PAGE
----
Soles of feet: Feel for bumps and lumps, which can be signs of muscle or bone injuries. Contact your doctor if symptoms persist or if you notice open wounds called ulcers. If you are unable to see the bottom of your foot, use a handheld mirror to view its reflection.

Heels: Feel for dry, rough, or cracked skin. Even small fissures can become infected. For prevention, moisturise daily with odourless, colourless lotion. Don’t moisturise between toes; bacteria love warm, moist places.

Toes: To test for blood flow, gently squeeze the balls of your toes. Normal colour should return within five seconds. Discoloured toes indicate possible circulatory problems.

Toenails: Examine unpolished nails for thickness, discolouration, or flaking, which can be signs of fungal infections. A doctor may advise an over-the-counter or prescription treatment.

Around toenails: Look for ingrown toenails, characterised by reddened, puffy skin along the nail. Ingrown nails can require surgery if ignored for too long.

Check Your Footwear

Check your footwear and walking shoes. You should check your sports/walking shoes every six months to see if they are worn out and still offer the support you need. Remember to wear the correct footwear for the for the specific type of exercise or sport you are performing: running shoes for running, tennis shoes for tennis etc.

A good indication that your shoes might be approaching the end of their life is if you feel they are not as comfortable and supportive as when they were when you bought them. As the materials wear down, the cushioning and support begins to compress and the materials that the shoes are made of don’t “bounce back” as much as they once did.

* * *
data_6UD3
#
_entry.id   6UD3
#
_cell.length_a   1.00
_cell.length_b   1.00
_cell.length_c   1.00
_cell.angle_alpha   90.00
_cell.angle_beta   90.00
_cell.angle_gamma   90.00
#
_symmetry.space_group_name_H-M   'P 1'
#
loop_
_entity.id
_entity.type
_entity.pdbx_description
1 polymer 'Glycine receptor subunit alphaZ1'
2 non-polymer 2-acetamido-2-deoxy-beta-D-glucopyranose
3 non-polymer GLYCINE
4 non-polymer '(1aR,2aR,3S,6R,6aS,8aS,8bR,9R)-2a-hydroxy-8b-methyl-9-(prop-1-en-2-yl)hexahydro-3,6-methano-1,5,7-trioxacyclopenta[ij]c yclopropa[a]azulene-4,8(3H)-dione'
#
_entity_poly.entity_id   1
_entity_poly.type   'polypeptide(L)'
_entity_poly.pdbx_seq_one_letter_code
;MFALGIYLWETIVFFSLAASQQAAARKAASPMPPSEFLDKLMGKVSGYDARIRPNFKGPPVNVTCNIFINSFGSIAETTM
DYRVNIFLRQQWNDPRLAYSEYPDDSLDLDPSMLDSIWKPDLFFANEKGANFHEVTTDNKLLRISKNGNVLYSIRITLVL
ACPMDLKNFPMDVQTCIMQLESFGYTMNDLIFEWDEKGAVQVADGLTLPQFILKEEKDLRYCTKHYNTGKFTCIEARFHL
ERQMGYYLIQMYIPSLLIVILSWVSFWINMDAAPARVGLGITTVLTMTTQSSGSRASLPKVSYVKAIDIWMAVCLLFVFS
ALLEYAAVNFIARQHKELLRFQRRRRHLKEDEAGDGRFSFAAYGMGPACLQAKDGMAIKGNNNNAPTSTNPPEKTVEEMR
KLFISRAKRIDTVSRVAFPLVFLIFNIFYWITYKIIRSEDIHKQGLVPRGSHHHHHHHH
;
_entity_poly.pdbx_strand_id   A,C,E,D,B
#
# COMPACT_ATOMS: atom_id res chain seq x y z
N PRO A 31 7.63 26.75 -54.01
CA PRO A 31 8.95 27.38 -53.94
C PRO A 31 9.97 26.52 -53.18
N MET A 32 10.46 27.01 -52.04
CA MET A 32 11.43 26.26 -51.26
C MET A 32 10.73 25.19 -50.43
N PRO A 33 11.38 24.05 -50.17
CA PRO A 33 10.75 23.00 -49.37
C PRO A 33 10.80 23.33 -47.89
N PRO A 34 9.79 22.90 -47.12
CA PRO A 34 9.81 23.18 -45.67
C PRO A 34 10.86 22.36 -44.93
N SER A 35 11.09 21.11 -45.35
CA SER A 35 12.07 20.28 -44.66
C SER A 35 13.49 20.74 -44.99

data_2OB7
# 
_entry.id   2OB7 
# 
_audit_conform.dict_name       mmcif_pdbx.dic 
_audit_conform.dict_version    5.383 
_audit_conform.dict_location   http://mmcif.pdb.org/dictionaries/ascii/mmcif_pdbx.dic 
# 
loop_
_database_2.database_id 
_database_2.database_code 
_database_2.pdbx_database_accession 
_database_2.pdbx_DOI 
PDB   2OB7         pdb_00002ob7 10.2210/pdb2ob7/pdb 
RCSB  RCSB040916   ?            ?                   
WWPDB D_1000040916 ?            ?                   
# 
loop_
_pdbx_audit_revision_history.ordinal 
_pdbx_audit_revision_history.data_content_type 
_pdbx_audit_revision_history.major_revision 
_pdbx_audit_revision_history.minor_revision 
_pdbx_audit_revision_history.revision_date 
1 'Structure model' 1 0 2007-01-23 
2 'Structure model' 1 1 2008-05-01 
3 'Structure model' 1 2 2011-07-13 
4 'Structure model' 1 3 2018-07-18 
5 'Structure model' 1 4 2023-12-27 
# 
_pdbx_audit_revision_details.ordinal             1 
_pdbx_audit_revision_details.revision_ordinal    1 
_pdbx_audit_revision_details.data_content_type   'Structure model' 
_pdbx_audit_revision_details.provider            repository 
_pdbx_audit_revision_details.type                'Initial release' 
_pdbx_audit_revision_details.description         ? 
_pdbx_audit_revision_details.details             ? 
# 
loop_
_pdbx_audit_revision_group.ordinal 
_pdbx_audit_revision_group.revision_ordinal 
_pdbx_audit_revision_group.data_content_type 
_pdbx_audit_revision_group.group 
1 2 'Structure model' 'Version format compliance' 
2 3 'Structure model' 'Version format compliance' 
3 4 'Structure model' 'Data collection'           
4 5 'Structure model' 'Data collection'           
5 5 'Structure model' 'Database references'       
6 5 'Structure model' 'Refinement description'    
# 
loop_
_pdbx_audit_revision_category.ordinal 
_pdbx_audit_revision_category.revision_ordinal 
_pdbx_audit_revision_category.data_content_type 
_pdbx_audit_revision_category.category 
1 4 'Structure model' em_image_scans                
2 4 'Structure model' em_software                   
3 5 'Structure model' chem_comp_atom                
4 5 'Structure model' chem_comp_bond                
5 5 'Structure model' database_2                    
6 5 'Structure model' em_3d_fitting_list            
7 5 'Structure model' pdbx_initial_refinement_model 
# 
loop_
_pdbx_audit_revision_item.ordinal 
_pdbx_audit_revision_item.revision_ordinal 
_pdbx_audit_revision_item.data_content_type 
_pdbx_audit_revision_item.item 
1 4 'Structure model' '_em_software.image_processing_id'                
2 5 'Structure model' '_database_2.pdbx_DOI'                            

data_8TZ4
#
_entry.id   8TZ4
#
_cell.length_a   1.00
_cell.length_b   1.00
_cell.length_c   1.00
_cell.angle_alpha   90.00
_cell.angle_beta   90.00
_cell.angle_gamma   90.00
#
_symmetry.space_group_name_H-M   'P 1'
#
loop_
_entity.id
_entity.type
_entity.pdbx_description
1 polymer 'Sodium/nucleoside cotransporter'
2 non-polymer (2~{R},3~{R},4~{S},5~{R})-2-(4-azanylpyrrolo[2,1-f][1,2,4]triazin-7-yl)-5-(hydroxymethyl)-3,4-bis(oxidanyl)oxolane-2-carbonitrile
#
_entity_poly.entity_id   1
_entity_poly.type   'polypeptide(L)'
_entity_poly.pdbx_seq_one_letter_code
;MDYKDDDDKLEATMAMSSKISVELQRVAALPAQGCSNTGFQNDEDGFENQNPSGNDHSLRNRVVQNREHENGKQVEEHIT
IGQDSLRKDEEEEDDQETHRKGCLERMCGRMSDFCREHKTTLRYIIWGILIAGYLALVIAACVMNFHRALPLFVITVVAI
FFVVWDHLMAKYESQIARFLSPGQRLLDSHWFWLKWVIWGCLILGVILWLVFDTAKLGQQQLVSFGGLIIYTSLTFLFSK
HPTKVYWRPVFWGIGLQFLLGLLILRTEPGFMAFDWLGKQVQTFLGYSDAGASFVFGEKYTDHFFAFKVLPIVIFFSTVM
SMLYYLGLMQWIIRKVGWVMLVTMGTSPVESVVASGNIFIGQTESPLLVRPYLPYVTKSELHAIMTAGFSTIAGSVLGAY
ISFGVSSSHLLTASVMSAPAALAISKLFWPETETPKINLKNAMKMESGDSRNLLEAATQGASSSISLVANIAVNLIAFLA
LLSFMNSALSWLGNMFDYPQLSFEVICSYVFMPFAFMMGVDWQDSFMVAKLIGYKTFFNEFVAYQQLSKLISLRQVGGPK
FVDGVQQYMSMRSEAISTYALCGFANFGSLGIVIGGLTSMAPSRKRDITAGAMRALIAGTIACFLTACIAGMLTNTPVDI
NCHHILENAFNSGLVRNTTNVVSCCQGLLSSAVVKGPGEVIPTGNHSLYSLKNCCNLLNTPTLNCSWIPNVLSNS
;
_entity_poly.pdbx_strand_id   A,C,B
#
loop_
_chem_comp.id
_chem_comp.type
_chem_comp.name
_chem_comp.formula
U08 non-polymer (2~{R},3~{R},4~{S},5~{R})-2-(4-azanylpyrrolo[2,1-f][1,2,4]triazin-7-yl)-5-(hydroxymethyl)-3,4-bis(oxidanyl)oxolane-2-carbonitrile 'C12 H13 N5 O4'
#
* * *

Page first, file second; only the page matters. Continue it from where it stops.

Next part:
Solesciene notes that there are three major indicators of wear on a shoe: outersole/outsole wear, midsole compression and upper or interior wear

Outersole wear: Take a look at the bottom of your shoe; if the sole is worn down excessively in any one area, it is likely time to replace them. Put your shoe on a flat, even surface at eye level. Most shoes should sit evenly, without tipping or rocking.

“Normal” wear occurs at the outside back of the heel and evenly across the ball of the foot. If you notice any excessive wear in any other areas it may be an indication that the shoe is worn out, or that you may need a different type of shoe for your biomechanical needs.

Midsole Typically, this layer is made from EVA which allows for mild compression during activity and rebounds after use. Over time EVA will begin to compress, with visible creases of wrinkles developing.

Upper or interior wear: Review the exterior of your shoe for wear and tear. Take a look at the inside of the back of the shoe. Excessive heel counter wear is an indication that the shoe is worn out and needs replacing. If the shoes are less than 6 months old and are wearing out at the heel, the shoe may not be appropriate for your foot.

If you remain unsure about your feet or footwear pop into FootBalance for a free foot assessment and disucss your foot health with one of our team.



Sources: The article is originally published on FootbalanceBoth our own sources and sources from the internet such as solescience and foot health websites were used in the creation of this blog post.